Mentors are usually more experienced and further along in their careers than mentees, and therefore it can be tempting to accidentally fall into an “I know best” mindset in working with less-experienced individuals. However, as mentorship, leadership, and coaching books all reveal, the key to working with other individuals in this capacity is not to tell them what to do, but rather help them to discover the answers to the questions themselves. As the bestselling Canadian book, A Tale of Two Employees by Dr. Chris Bart (2003) demonstrates, mentorship is about helping those you are working with to understand the what, why, and how of a situation by guiding them to find their own solutions.

Mentorship is really about leadership in a one-on-one relationship. Leadership is never about having the authority to tell someone what to do but rather demonstrating and inspiring others toward a course of action. In The Leadership Challenge by Kouzes and Posner (2017), the authors identify “five practices of exemplary leadership.” These practices include modelling the way, inspiring a shared vision, challenging the process, enabling others to act, and encouraging the heart.

In other words, effective leaders, and by extension mentors:

  • Lead by example and demonstrate effective values that achieve success.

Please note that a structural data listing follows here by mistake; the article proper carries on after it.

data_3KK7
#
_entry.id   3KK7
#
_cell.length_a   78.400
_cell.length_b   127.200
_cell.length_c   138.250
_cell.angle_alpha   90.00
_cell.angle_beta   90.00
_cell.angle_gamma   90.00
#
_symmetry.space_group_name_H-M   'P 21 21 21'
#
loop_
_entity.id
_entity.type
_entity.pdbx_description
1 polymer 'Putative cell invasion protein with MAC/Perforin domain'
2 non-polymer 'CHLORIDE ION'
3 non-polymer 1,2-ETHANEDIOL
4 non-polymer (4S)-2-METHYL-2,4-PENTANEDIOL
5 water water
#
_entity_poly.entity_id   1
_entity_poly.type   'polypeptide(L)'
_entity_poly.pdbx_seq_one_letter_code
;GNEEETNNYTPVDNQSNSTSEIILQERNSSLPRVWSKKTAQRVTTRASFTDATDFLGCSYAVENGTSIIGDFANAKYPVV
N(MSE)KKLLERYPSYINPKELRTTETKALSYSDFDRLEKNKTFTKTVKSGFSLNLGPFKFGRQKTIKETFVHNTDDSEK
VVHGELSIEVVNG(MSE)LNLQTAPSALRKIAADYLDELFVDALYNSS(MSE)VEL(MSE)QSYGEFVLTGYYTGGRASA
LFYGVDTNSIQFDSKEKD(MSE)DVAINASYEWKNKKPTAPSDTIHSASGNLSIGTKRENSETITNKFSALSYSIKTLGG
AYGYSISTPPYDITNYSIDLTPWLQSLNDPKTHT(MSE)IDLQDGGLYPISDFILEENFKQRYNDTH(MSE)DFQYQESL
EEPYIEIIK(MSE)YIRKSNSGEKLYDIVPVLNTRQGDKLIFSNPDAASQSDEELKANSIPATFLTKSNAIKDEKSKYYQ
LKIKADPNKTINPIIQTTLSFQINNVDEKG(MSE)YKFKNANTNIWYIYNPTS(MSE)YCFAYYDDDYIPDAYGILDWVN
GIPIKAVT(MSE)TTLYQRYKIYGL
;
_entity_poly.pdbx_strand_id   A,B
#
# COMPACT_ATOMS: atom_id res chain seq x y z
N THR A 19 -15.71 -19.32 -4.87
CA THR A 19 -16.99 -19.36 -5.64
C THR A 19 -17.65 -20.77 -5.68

• Help others envision their successes and career possibilities by sharing in their ambitions. Whether this is as simple as seeing the other side of a challenging situation or believing that it is possible to become the City Manager of the largest municipality in Canada, showing your interest in their vision is crucial to motivating a mentee.
  • Challenge assumptions and identify areas for improvement. Part of the role of being a mentor is helping someone achieve career growth. Respectfully providing constructive criticism is important to the role, as is encouraging mentees to be innovative and take risks, when needed.
  • Support mentees in developing the confidence to take action. By providing advice that comes from experience, mentors can play a significant role in giving an individual the courage to take the needed steps to address a problem or achieve success.
  • Celebrate progress. Recognizing mentees who achieve their goals strengthens the mentorship relationship, builds trust, and encourages continued effort.

When working with mentees, it is also important to adapt your knowledge to the individual. Remember, not everyone will approach a scenario exactly as you did in the past, and your mentee will have their own professional style. Provide advice in a way that allows the mentee to understand it within their own context and modify it to suit their personality and situation. Doing this creates the opportunity for them to synthesize the information you have to offer with their knowledge base and add a unique new skill set to their toolbox.